The Engine, from Emotion Systems

What is Engine?
Engine is a flexible and scalable audio server, either used for achieving medium to high levels of processing in an automated environment, or for providing cost effective flexibility in large Post Production facilities.
What does Engine do?
Engine processes the audio tracks within media files, using any combination of the functions listed below.
What options are available in Engine?

  • Loudness Compliance
  • Channel Mapping and Muting
  • Dolby E Encoding
  • Dolby E Decoding
  • Dolby E Guardband Correction
  • Stereo to 5.1 Upmix
  • 5.1 to stereo downmix, and stereo to mono downmix
  • Audio extraction to WAV
  • Audio insertion from AIFF/WAV
  • Advanced analysis and XML reporting
  • Audio Descriptor (Commentary) insertion using a control track
  • Increase the number of audio channels
  • Reduce the number of audio channels
  • Add extra watch folders to the base of four that are always included
  • Additional Client seats. One is always included
    When multiple functions are purchased, they can be used individually, or can be ganged into complex sequences for automatic operation.
    What file formats does Engine support?

  • MXF (OP1A)
  • MOV (Quicktime)
  • WAV
  • AIFF
  • LXF
  • GXF
    Engine broadly supports all of the above formats when the audio is in PCM format, or the audio is in Dolby E format, in conjunction with Engine’s Dolby E options. Up to 64 channels of audio are supported. Video resolutions including SD, HD, 4K and UHD are all supported.
    Who uses Engine?
    Engine is primarily designed for cost effective automation of regular audio processing and is therefore ideally suited to Broadcast and Playout applications, or anywhere where there is a demand for a repeated audio workflow.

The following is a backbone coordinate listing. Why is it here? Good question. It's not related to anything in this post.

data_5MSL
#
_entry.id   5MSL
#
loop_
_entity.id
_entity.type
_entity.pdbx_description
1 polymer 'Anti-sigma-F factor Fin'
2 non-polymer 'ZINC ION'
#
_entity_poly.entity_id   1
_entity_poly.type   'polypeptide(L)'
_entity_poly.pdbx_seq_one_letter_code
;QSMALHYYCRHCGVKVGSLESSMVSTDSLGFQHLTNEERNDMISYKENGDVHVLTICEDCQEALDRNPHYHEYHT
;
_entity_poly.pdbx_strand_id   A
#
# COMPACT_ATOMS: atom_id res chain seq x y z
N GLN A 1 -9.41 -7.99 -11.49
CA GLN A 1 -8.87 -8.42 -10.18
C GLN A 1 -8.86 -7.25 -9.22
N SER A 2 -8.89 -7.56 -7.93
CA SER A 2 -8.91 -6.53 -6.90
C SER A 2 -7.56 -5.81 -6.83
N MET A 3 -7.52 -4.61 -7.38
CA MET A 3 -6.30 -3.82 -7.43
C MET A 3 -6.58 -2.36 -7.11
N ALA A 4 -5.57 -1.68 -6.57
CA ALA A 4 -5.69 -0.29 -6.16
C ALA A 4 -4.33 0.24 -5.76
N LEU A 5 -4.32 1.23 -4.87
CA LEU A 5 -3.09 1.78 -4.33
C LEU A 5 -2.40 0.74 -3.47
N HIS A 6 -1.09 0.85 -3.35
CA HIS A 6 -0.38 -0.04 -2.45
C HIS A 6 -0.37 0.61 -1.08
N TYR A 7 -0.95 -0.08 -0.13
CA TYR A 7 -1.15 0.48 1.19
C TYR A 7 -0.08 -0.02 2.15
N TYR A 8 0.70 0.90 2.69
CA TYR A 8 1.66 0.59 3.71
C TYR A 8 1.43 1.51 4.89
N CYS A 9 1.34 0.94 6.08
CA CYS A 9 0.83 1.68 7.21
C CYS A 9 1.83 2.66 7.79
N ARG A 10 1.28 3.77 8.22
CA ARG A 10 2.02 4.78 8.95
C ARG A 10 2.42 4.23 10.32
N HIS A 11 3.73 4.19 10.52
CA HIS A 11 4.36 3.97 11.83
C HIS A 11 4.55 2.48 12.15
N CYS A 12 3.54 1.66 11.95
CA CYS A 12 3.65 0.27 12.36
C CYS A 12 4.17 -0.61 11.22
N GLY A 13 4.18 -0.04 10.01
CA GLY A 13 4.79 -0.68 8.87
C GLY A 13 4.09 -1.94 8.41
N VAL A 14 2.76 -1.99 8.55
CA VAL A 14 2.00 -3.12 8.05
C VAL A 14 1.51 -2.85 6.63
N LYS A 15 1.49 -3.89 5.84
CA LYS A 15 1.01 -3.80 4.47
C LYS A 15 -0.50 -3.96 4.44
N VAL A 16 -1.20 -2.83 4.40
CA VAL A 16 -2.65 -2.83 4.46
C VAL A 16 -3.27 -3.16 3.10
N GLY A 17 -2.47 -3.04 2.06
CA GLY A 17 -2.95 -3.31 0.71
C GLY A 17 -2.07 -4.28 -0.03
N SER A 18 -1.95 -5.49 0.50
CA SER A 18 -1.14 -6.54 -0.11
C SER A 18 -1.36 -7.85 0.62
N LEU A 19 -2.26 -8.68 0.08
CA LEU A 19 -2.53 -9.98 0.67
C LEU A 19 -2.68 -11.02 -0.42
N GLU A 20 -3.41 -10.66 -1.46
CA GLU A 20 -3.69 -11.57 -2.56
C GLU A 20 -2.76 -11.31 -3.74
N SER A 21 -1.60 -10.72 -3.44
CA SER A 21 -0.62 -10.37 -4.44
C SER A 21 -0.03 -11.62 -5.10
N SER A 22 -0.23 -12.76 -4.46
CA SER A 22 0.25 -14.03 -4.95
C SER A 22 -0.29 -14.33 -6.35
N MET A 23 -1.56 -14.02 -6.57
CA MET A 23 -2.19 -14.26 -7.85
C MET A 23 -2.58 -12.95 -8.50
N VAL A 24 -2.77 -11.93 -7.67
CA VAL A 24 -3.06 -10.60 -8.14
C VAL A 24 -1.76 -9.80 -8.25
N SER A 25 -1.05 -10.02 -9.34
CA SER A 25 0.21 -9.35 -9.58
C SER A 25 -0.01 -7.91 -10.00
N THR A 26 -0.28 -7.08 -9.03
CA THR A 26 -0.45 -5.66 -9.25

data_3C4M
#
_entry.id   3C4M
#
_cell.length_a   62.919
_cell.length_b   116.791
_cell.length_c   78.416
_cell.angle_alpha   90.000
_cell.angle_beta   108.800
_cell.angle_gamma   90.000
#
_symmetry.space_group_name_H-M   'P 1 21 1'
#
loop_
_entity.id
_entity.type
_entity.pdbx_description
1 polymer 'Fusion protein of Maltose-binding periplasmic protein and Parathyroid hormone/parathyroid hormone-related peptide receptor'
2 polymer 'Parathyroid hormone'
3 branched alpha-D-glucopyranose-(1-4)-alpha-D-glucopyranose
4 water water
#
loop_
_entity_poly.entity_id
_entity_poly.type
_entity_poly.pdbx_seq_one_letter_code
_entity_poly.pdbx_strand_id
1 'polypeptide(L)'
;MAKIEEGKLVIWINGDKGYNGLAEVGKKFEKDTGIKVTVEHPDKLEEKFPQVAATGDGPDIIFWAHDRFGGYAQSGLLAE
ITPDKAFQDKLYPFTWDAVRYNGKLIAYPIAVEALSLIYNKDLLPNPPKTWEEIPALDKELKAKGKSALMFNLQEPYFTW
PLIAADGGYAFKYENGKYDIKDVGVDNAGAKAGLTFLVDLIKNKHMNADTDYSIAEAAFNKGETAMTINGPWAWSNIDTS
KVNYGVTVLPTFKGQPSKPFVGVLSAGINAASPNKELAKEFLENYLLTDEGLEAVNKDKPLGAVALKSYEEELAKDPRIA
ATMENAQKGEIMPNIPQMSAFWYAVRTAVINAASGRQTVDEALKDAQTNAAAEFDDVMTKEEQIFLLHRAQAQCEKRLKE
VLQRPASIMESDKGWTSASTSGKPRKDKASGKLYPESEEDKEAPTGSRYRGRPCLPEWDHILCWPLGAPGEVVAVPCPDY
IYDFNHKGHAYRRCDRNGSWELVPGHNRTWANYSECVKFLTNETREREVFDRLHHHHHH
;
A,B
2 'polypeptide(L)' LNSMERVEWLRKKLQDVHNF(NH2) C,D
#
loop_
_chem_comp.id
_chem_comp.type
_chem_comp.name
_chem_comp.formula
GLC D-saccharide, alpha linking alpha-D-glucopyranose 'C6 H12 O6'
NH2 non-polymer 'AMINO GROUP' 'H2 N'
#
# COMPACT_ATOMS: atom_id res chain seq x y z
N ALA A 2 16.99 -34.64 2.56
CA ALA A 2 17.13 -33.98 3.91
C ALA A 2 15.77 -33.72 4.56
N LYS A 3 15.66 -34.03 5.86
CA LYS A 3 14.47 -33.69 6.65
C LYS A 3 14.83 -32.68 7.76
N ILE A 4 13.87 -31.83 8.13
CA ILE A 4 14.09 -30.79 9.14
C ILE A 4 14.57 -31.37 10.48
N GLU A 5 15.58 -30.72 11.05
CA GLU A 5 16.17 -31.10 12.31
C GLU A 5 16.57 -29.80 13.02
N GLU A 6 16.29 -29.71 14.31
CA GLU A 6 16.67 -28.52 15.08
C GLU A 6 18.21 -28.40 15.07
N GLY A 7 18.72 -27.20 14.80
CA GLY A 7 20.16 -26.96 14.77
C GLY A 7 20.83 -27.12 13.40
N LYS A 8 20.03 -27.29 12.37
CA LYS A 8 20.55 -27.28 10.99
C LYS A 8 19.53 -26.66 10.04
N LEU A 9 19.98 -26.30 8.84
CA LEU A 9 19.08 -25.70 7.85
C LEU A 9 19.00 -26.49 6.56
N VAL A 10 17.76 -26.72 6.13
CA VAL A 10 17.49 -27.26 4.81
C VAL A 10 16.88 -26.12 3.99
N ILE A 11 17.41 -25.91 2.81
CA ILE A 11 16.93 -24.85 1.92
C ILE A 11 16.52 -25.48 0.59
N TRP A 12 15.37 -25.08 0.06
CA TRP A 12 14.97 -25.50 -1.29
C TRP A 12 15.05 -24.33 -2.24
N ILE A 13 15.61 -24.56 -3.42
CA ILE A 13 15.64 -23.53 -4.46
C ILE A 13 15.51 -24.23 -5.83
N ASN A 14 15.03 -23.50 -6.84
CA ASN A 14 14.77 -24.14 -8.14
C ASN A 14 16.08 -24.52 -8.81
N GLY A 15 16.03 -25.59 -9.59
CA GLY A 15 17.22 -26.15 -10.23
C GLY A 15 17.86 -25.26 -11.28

What Loudness standards are supported?
    The loudness module within Engine supports the following standards

  • BS-1770
  • BS-1771
  • EBU R128
  • DPP
  • ATSC A85
  • TR-B32
  • OP59
  • AGCOM 219/09/CSP
    Dolby’s Dialog intelligence feature is available as an option.
    How is Engine controlled?
    Engine includes a comprehensive API so that it may be integrated into third party MAM tools. A number of manufacturers have included Engine integration as an option in their systems. Engine includes a watch folder system providing easy and instant automation. Client seats can be purchased to let individual users send specific files to the main Engine server, and this is particularly useful for larger companies with multiple edit suites.
    How fast is Engine?
    The speed of processing is highly dependent on individual implementation. Determining factors are largely the speed of your network and storage. Customers typically report that complex, multi-stage workflows run about 30 to 50% faster than real time in each signal processor (ESP). Engine can be scaled to suit your needs, and we have a customer processing 10,000 hours of content every month using Engine.
    What platforms are supported by Engine?
    Engine is supported on Windows 8 and 10 and Windows server 2008/2012, and OSX 10.7 up to 10.11 (El Capitan). Older versions of Windows and OSX are not supported. Engine is also supported on Linux. It runs on VMs as well as physical hardware, as long as the hardware uses Intel CPUs.
    What hardware does Engine need?
    Engine is supplied as software for you to install on to your own computer.
    The computer must have Intel processors.
    The server must have two hard disk drives, with one allocated for Engine temporary file usage.
    A minimum quad core processor is required for single or two ESP installations. For three or more ESPs dual quad core processors should be used.
    16GB RAM is required for single or two ESP installations. For three or more ESPs, 32GB is the minimum requirement.
    Engine is modular product, with a basic, single-function version being extremely cost-effective. Complex workflows can be realised by purchasing multiple modules, and these complex workflows can be applied to your media files using simple watch folders, or by integrating at API level into other tools. Watch folder support is standard with every Engine system, and provides the quickest and easiest way to automate a workflow. Many broadcasters implement a watch folder based system to immediately solve issues, in much less time than it would take for MAM integration.
    Click for our Applications page…
    Workflows – Single or Conditional